Tasting some unfamiliar cheeses at your favorite deli or wines at your neighborhood liquor store are all well and good; but where do you get to slosh together samples of flavor-infused oils and vinegars to see how different combinations work together? In New Paltz, those in the know will point you to Scarborough Fare Fine Olive Oils & Gourmet Specialties, the North Front Street emporium for serious salad-makers. Only now, they’ll have to point slightly to the south: As of April 1, Scarborough Fare has moved across the street to #15.
“We saw an opportunity here and decided to take advantage of it,” says Cory Wirthmann, who owns the business in partnership with his mother Donna. The original shop on the northwest corner of North Front and Church Street opened eight years ago, almost to the day, and two years later the Wirthmanns launched a second storefront in Beacon. But they’ve been wanting to expand their product line for a while now, and that opportunity finally presented itself when Adam Monteverde of Mexican Kitchen decided to close his short-lived whole foods grocery venture next door, the Root Cellar.
Monteverde’s recent renovation, which included the construction of new wooden shelves and vegetable bins, was ideally suited for what the Wirthmanns had in mind: selling the fresh ingredients that go underneath the oils and vinegars that have long been their specialties. There’s also refrigerated storage for perishables. “We’ve never carried produce, but we always wanted to,” says Donna. “This space is a little bit larger.”
So what’s new, besides salad greens? A much bigger selection of cheeses, for one thing. Locally made fresh mozzarella, imported parmesan and all the different flavors offered by Gardiner-based Casa del Caciocavallo are already on display, with more to come, according to Cory: “We never really got into cheese before.” Salami from Magnanini Farm Winery in Wallkill is another new product, and “We’re adding a ton of olives, all imported,” Cory says. And there’s more to come: “We listen to the people – whatever customers want.” Donna agrees with this open-to-innovation approach: “Whenever somebody says, ‘Do you have…,’ we put it on the list.”
More shelf space also means broadened selections of the nonperishable items that were stocked in the original store: dry pastas “Made by Real People” from the Al Dente Pasta Company; canned sauce tomatoes imported from Italy; a variety of spreads and tapenades that are great for panini and antipasti. There are now at least 65 varieties of Harney teas, available loose in tins, as boxes of sachets and even single sachets, so customers can taste-test. “We go through a lot of tea. I didn’t think we would,” says Cory, noting that Scarborough Fare sells the second-largest volume of Harney teas of any small store in lower New York State, second only to the Harney shop in Manhattan.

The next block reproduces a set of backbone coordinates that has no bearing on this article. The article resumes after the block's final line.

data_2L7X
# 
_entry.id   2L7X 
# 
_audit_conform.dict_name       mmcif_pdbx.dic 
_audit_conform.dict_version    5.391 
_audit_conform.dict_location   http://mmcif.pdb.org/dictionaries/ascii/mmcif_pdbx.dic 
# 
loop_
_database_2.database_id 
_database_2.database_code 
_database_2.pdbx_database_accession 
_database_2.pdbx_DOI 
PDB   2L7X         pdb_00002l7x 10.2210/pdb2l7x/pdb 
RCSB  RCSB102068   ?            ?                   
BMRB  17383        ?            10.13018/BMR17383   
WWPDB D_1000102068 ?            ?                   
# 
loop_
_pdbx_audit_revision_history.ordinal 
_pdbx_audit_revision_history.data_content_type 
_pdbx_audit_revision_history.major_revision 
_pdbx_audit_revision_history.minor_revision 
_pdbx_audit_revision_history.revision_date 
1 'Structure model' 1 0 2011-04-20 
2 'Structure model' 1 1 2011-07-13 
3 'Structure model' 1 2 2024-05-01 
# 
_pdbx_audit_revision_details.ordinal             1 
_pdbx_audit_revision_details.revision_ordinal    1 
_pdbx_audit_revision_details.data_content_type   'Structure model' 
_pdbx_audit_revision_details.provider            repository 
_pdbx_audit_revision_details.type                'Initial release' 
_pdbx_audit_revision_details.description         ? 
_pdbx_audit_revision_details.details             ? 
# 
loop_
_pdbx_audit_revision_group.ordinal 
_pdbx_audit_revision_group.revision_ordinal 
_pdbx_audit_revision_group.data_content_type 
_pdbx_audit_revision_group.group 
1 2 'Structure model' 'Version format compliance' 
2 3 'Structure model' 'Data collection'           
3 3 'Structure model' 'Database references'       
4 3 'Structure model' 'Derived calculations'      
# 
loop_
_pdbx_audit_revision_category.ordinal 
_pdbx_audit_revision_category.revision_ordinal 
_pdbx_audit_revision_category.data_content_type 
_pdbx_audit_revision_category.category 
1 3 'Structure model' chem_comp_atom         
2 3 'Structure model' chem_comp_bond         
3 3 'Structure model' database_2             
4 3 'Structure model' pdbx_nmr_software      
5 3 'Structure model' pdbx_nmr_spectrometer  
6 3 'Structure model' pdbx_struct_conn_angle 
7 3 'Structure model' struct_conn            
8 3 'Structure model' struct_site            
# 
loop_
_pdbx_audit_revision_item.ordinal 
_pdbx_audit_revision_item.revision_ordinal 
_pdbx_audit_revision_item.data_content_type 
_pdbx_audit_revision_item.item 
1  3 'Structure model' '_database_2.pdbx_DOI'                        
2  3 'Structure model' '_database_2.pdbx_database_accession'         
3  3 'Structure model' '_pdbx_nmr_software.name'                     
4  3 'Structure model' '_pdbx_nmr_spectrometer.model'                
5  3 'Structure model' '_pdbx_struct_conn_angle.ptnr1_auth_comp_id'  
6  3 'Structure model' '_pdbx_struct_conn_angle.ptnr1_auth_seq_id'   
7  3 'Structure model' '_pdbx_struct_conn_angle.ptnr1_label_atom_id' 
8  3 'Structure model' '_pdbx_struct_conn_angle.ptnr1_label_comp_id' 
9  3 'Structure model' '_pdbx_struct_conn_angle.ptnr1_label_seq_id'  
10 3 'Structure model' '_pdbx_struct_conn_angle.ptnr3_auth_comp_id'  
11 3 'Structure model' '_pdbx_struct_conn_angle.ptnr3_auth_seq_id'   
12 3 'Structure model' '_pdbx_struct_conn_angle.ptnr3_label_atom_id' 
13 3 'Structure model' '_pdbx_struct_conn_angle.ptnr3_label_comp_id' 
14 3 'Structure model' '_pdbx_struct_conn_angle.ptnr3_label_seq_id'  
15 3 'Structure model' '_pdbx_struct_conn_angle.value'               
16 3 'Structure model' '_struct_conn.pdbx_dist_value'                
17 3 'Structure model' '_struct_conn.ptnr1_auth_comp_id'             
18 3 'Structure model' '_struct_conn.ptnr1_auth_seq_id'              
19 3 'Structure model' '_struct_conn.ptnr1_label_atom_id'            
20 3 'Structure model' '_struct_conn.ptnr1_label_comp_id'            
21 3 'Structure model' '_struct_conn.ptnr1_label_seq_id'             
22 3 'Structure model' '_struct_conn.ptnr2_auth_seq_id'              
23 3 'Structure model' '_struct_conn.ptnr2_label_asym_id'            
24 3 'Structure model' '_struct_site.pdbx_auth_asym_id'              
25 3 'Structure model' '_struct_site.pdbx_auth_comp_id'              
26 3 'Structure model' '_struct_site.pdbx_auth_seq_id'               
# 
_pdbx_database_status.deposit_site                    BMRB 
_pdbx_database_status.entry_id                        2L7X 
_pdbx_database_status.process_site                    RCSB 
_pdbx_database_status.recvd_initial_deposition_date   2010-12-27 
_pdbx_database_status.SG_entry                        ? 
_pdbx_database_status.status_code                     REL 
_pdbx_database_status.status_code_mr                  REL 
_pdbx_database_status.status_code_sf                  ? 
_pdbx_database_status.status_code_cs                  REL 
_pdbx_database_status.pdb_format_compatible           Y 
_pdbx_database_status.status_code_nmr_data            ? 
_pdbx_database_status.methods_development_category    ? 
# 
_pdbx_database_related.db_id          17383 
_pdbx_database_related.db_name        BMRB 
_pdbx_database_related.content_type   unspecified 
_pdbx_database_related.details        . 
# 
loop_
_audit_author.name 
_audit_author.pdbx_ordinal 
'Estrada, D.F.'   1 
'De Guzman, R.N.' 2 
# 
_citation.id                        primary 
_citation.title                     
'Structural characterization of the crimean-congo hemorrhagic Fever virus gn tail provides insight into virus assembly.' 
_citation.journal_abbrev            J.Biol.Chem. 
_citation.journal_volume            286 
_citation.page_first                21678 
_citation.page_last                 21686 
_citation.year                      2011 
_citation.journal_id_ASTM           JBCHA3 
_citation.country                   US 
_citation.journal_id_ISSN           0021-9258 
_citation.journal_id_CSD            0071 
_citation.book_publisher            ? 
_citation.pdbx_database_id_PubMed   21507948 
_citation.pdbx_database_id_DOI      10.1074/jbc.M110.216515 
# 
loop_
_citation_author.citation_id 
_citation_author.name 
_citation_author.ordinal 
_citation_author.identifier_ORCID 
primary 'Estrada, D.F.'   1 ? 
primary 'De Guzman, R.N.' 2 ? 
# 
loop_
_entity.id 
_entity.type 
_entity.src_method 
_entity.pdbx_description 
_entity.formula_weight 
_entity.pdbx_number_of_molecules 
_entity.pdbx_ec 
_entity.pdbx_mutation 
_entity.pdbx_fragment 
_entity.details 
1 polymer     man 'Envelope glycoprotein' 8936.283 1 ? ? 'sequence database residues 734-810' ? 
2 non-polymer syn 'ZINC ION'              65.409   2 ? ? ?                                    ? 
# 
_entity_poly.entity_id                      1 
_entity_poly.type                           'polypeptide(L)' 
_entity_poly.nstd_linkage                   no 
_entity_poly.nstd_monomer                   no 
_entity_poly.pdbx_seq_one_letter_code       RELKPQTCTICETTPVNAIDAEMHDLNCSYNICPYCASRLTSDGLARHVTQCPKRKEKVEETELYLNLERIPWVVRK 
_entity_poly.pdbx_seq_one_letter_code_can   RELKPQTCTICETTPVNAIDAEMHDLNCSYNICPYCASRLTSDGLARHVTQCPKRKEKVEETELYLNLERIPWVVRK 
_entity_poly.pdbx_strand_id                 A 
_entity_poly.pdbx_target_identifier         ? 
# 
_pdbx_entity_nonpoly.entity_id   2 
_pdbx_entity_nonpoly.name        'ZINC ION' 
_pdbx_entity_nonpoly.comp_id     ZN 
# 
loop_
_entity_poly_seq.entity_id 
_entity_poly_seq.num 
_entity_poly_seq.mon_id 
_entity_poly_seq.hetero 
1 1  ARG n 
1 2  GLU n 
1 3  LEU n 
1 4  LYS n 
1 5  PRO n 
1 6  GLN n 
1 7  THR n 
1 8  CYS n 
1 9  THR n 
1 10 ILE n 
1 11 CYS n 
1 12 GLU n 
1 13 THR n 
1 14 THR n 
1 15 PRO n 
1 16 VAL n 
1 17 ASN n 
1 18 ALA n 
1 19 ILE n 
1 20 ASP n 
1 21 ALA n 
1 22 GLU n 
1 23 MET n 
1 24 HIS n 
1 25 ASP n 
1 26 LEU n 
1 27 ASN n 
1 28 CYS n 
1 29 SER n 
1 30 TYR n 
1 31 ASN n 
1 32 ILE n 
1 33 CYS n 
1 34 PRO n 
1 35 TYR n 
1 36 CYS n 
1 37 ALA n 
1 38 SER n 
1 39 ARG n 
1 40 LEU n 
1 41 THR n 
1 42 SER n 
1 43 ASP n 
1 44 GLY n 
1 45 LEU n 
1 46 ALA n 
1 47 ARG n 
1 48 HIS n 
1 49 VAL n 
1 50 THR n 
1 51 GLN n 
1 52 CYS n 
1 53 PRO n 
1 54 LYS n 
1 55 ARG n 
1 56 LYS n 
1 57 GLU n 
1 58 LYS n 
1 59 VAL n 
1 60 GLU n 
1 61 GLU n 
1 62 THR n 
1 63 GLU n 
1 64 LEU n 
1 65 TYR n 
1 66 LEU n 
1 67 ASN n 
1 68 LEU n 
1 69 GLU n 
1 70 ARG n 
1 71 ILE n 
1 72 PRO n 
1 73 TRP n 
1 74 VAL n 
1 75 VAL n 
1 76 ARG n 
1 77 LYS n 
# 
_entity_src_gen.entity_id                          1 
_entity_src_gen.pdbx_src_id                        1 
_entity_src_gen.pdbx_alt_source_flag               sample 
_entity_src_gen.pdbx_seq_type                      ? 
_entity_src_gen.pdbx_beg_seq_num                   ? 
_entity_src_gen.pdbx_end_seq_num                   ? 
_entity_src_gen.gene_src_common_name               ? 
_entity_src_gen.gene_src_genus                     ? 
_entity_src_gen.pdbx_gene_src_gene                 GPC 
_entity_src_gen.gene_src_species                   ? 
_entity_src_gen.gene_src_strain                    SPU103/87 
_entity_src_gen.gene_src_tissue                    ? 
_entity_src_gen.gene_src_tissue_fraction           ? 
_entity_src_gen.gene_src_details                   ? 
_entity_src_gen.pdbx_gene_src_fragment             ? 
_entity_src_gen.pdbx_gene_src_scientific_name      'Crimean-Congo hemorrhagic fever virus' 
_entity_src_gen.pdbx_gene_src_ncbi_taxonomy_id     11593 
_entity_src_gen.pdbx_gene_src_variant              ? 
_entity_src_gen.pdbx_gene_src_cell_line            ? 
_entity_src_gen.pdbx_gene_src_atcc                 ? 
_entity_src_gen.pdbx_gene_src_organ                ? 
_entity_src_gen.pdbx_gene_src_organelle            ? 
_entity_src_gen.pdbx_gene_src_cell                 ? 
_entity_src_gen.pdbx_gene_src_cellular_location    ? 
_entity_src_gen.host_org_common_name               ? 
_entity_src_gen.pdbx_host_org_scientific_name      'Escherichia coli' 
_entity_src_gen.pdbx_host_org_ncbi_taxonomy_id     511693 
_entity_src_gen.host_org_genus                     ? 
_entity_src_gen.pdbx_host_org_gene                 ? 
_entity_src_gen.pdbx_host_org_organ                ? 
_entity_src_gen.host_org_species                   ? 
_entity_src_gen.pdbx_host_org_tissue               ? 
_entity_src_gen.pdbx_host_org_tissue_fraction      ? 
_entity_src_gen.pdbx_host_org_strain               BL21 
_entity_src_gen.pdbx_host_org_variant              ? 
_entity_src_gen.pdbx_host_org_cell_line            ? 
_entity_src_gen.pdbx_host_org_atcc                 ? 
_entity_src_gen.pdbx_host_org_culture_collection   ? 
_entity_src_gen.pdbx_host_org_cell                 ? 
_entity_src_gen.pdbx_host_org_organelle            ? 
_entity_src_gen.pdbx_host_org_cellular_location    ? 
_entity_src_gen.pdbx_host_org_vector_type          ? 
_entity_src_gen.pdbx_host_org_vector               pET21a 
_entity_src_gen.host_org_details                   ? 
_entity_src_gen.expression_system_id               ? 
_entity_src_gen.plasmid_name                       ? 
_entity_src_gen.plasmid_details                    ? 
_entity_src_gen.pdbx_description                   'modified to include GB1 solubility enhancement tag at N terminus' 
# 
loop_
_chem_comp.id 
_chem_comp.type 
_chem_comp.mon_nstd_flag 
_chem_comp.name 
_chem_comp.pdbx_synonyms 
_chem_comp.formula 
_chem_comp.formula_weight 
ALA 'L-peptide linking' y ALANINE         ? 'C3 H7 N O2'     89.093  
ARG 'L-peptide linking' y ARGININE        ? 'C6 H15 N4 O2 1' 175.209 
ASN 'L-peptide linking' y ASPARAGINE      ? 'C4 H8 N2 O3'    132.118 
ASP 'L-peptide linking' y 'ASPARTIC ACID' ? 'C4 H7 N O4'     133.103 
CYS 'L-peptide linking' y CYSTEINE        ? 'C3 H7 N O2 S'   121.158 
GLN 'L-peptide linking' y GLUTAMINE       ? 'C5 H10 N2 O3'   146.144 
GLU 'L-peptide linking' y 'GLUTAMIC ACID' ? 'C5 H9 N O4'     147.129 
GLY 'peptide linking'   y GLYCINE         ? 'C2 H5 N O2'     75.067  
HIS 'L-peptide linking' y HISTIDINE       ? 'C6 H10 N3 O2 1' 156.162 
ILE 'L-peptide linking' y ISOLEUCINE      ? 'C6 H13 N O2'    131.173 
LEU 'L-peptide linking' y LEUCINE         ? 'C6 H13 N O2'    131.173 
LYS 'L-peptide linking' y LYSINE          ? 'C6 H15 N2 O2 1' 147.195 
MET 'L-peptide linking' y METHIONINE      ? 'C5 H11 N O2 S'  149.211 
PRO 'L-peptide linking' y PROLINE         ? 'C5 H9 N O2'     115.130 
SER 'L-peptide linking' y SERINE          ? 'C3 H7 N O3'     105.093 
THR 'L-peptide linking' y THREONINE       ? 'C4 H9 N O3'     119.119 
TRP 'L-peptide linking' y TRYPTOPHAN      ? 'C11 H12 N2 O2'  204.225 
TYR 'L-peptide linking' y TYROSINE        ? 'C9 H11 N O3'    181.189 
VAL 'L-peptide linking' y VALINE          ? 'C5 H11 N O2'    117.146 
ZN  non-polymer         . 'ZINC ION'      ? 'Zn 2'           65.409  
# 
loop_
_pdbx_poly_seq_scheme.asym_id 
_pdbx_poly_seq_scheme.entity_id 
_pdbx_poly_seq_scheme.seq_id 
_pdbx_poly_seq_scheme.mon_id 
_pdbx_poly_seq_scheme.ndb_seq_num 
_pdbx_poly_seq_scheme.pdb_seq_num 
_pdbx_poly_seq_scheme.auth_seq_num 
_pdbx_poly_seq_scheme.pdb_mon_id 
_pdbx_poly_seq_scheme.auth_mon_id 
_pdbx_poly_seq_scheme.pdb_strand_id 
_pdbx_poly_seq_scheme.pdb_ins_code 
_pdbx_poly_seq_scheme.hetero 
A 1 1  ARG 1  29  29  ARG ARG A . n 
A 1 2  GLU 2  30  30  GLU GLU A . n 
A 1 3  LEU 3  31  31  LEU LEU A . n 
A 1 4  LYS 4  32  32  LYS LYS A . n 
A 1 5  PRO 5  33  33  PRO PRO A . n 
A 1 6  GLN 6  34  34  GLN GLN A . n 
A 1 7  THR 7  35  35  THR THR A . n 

Herb and spice blends are also popular items, with flavored sea salts becoming especially trendy in recent years. Cory buys them in bulk and sells them in two different sizes of zipper bags. There are a dozen different salts from all over the world, plus two dozen more infused with a variety of exotic flavors. Four are smoked, seven are hot, a couple involve citrus flavors (ideal for rimming margaritas) and several more have the earthy aromas of mushrooms and truffles. What would a person do with espresso-flavored sea salt? “I’d put it into cookies,” Cory answers without missing a beat.
Now that they’ve got more room, you can expect to find a lot more in the way of kitchen gadgetry as well. In the beverage section, there are teapots and kettles and infusers and French presses. Over by the pasta and sauce makings, you can find pasta machines with myriad attachments for making different shapes. Sprayer bottles for oiling your pans are a must-have you may not have realized you needed. And for the ultimate housewarming/hostess gift, check out the gift bags and baskets, premade or assembled to order. They’re set up at the checkout to do gift-wrapping as well.
But mostly, Scarborough Fare will continue doing what it does best: selling high-quality extra-virgin olive oils and balsamic vinegars, plain or infused. Unflavored oils come in five different regional varietals plus a blend, and there are eleven different flavors to the infused oils. The dark balsamic vinegars come in ten flavors including plain; there are white balsamics as well, made from the same Trebbiano grapes, but with the skins removed.
Yes, you can buy them pre-bottled, but the Tasting Bar is what makes this shop a unique experience. You pay for your refillable bottle the first time – they come in 250, 500 and 1,000 milliliter sizes – and bring it back again when it’s empty. Shiny stainless-steel urns line a long wooden counter where you can taste samples from tiny paper cups. Maybe that bacon-flavored olive oil will inspire you to go back to making your own homemade popcorn in a pot (who needs butter?). You can even mix oils and vinegars together to help you decide what awesome flavor combo would take that salad of bitter spring greens that you’re planning to the next level of awesomeness.
The Wirthmanns will make suggestions if asked, but, says Donna, “Everybody’s palate is different.” She’s not kidding when she recommends trying balsamic vinegar over ice cream: “Some are them are so viscous — it’s all about the fruit.” Cory vouches for this counterintuitive approach to dessert as well. “We’re very interested in promoting creativity.” There are four-ounce bottles available for the faint of heart. Or just stop in for a taste – or several. Scarborough Fare is open from 11 a.m. to 7 p.m. Monday through Friday, 10 a.m. to 7 p.m. on Saturday and 11 a.m. to 6 p.m. on Sunday.